Zack was your typical teenage boy. He loved video games, hanging out with his friends playing in the woods, swimming, and he always looked forward to our yearly trip to Clark Hill to spend the week at the lake. Shortly after returning home from that trip in July of 2016, Zack began to have some pain in his jaw and numbness along the right side of his nose and upper lip. August 9th, 2016, we went to an oral surgeon to have his wisdom teeth taken out. He noticed a lump in the roof of Zack’s mouth and immediately sent us to Memorial to see an oncologist. That day, a CT was done and 2 days later, a biopsy. Cancer. A parent’s worst nightmare. The following week we met with many doctors, were given tons of information, and plans were made to start treatment. Zack was diagnosed with Embryonal Rhabdomyosarcoma. He had a large tumor in his face which ran from just above the roof of his mouth around blood vessels and nerves. They found another large spot behind his right eye. Inoperable. Our only option was intense chemo and radiation that would last at least 10 months. We began treatment at Memorial in late August and within a month the side effects hit him quickly and were very severe. By September the neuropathy in his hands and feet had become so severe he lost his ability to walk as well as his ability to play the video games he loved so much. He lost 30 pounds in 2 months and his entire body hurt. We spent days in and out of the ER for severe nosebleeds and chest pain. In October, on top of dealing with cancer, Zack contracted chicken pox putting him into isolation for a week due to his lack of immune system from the chemo. The chicken pox had barely started to heal when Zack developed a fungal lung infection which had to be treated with an IV infusion daily for over 12 weeks.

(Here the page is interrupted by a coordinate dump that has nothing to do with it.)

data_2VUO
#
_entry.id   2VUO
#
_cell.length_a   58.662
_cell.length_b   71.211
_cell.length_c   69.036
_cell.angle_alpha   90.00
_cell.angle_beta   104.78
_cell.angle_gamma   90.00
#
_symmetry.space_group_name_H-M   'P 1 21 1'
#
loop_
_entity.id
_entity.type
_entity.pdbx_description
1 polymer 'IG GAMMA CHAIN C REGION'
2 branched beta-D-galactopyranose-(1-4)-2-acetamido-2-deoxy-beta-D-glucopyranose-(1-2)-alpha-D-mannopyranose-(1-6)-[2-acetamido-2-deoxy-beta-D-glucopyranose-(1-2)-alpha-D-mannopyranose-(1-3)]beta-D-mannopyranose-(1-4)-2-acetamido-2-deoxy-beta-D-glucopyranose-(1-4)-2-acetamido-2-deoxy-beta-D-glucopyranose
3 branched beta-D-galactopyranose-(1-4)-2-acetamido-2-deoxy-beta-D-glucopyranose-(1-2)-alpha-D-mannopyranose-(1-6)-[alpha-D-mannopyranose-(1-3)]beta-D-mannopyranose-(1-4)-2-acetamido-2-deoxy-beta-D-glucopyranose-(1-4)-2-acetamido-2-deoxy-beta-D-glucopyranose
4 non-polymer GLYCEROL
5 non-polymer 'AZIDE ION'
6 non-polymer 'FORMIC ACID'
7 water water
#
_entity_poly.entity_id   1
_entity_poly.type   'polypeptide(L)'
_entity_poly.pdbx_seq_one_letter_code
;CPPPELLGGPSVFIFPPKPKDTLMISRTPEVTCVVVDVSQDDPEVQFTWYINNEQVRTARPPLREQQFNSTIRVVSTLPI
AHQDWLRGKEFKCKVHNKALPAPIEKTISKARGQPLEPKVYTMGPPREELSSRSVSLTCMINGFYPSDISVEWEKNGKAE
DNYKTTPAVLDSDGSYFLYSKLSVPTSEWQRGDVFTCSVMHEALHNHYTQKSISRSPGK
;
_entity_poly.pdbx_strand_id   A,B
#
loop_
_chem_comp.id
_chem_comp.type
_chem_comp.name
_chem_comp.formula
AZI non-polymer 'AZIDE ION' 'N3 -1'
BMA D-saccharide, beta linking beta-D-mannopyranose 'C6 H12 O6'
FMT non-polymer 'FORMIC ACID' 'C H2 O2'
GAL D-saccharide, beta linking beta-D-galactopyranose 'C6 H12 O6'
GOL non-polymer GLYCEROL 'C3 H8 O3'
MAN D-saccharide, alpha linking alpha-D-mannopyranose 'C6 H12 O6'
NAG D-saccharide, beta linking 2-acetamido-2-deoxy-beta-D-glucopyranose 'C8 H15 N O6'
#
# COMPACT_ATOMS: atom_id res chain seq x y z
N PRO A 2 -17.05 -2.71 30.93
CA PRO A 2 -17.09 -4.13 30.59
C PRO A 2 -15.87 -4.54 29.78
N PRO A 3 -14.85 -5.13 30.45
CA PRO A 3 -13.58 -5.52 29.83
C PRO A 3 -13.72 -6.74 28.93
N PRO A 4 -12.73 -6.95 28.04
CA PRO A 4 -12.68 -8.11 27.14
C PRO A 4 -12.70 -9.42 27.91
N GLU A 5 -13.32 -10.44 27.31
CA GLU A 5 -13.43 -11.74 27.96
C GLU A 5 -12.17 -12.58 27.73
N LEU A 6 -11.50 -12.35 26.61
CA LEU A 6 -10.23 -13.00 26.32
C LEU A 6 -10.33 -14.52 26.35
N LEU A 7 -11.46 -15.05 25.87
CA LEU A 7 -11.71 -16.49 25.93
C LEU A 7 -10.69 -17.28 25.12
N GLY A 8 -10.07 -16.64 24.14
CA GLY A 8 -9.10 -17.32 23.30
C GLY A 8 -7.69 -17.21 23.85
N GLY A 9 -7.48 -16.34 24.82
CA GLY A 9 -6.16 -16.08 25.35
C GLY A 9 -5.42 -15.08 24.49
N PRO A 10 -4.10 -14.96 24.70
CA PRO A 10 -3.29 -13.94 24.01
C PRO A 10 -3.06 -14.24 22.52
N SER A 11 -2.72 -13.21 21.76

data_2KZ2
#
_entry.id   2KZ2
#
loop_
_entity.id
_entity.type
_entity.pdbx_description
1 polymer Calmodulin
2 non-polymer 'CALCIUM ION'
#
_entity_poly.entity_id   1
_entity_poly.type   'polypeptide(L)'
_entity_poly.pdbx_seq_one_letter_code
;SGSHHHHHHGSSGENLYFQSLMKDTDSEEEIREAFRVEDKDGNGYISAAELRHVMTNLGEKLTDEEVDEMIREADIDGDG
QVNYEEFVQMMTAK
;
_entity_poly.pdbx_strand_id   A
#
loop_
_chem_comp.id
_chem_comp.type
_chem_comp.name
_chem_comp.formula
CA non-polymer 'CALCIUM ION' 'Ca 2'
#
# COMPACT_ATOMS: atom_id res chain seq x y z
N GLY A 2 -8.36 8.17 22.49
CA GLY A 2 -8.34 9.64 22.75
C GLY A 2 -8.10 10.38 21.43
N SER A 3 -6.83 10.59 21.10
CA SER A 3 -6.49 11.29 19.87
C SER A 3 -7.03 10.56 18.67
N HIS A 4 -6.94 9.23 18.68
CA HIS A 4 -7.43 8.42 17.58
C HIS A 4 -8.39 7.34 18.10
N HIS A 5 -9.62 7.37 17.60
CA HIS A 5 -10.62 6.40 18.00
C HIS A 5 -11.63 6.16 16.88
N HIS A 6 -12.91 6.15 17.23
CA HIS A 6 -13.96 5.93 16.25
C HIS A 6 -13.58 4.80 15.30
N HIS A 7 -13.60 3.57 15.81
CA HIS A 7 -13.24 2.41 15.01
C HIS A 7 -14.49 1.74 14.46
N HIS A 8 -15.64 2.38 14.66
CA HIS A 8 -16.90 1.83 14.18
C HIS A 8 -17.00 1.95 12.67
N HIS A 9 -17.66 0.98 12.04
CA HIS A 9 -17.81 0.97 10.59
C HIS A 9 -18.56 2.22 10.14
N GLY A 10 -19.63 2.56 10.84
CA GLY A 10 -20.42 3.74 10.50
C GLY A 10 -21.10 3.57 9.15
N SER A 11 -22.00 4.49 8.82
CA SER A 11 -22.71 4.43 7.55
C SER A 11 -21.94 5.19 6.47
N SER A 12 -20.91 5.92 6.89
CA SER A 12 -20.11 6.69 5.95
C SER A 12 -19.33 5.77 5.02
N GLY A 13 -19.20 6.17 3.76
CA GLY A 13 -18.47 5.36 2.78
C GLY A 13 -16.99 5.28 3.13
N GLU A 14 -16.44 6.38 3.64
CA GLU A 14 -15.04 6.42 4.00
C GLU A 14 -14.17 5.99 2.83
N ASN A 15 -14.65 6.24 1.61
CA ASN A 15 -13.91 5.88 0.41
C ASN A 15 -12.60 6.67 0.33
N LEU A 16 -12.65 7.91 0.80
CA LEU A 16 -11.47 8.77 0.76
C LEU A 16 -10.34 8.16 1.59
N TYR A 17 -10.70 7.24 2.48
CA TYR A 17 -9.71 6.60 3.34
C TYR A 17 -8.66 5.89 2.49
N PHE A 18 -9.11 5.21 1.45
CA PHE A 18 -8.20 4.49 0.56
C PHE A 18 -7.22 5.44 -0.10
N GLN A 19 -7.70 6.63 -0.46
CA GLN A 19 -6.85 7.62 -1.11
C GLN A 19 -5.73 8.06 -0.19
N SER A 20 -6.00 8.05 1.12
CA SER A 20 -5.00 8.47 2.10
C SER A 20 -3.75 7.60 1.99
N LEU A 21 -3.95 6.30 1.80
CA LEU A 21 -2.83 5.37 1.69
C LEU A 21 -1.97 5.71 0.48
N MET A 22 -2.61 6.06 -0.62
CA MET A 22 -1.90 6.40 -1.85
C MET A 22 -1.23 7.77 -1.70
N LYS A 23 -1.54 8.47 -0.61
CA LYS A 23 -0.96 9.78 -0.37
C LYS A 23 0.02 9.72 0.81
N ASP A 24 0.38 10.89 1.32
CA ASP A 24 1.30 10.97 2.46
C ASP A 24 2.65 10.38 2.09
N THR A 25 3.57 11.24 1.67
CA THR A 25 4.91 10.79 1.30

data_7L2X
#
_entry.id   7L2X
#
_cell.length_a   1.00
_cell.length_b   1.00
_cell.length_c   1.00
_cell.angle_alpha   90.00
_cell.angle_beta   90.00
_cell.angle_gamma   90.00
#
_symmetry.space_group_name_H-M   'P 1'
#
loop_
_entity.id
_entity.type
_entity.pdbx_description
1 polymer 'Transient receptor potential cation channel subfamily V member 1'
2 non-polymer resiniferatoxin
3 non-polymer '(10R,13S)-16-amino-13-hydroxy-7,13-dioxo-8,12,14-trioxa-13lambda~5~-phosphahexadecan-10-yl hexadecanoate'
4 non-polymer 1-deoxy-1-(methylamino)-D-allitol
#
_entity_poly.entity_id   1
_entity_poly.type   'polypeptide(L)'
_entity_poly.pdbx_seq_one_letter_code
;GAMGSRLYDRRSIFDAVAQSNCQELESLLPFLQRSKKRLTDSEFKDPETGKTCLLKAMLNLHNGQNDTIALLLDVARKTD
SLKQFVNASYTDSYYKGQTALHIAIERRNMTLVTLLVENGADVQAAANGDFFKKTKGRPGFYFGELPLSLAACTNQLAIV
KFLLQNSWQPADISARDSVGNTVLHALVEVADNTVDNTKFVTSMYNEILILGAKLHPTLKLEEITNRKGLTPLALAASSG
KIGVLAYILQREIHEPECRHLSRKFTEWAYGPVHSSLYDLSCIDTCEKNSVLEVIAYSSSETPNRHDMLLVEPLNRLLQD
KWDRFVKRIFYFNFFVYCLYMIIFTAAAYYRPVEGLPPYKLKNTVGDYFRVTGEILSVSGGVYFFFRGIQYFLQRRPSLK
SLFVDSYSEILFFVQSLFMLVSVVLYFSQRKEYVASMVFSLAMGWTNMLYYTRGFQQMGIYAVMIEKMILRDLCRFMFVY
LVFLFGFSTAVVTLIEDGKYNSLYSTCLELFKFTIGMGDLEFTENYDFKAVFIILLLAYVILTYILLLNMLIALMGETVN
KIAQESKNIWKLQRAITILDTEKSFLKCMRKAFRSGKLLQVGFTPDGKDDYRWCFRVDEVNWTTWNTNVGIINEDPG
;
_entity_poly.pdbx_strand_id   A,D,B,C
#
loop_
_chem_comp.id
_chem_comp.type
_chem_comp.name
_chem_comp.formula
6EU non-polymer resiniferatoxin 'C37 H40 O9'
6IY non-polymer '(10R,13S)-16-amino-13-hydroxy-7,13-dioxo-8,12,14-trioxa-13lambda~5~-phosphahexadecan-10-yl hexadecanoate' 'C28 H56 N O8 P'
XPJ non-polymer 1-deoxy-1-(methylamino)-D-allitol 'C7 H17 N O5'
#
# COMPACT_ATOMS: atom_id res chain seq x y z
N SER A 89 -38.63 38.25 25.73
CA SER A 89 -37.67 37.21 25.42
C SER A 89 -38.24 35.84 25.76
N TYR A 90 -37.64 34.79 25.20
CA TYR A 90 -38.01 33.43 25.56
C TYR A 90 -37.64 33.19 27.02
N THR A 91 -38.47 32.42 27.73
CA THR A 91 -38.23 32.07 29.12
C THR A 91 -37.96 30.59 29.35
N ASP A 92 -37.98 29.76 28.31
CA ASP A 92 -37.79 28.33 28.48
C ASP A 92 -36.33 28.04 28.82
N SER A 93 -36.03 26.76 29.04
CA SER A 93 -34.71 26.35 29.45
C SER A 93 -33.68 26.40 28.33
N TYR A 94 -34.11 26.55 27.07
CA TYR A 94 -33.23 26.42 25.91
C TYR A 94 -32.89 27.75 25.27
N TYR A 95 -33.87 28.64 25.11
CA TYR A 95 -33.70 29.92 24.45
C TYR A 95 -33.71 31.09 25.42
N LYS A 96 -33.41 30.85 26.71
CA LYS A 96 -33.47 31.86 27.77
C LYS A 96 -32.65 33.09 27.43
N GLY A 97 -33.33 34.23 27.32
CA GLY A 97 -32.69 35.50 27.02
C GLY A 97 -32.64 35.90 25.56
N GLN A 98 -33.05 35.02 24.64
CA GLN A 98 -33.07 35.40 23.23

In November, the decision was made to start treatment in Jacksonville at Wolfson’s Children’s Hospital. We drove down weekly for treatments and began proton therapy at UF Health daily from November to February. After we finished the proton therapy, things were looking good. Zack smiled more. He was happy. At the end of February, a scan showed his brain was retaining fluid so the doctors decided to place a shunt into his brain to reduce the pressure. Surgery went well and most of his headaches eased up. In late April, the headaches returned. He had no balance, nausea, double vision, and neck pain. We returned to Jacksonville for the first of our last 3 chemo treatments. The doctors did another scan. This scan turned our world upside down. The cancer had spread to his brain and spine. We had 2 options. The first was continue treatment which may have given him up to 3 months to live. The second was to go home, do nothing, and wait. Zack was 15 and had been through more than most people go through in a lifetime. I sat with him and held his hand. I cried. He cried. I let him make the decision. He wanted to go home. That was May 2nd. My husband and I were engaged at the time and had planned on being married in November after Zack was finished with treatment. We moved the wedding up and the wonderful county I call home came together and planned my wedding and made it happen in 3 days so that my son could give me away. That was the last time Zack left his bed. He spent his last few weeks at home surrounded by family and friends. On June 7th, with everyone he loved surrounding him, he took his last breath. I held his hand and kissed him and felt my heart break into a million pieces.
Amber Edenfield, Zack’s mother
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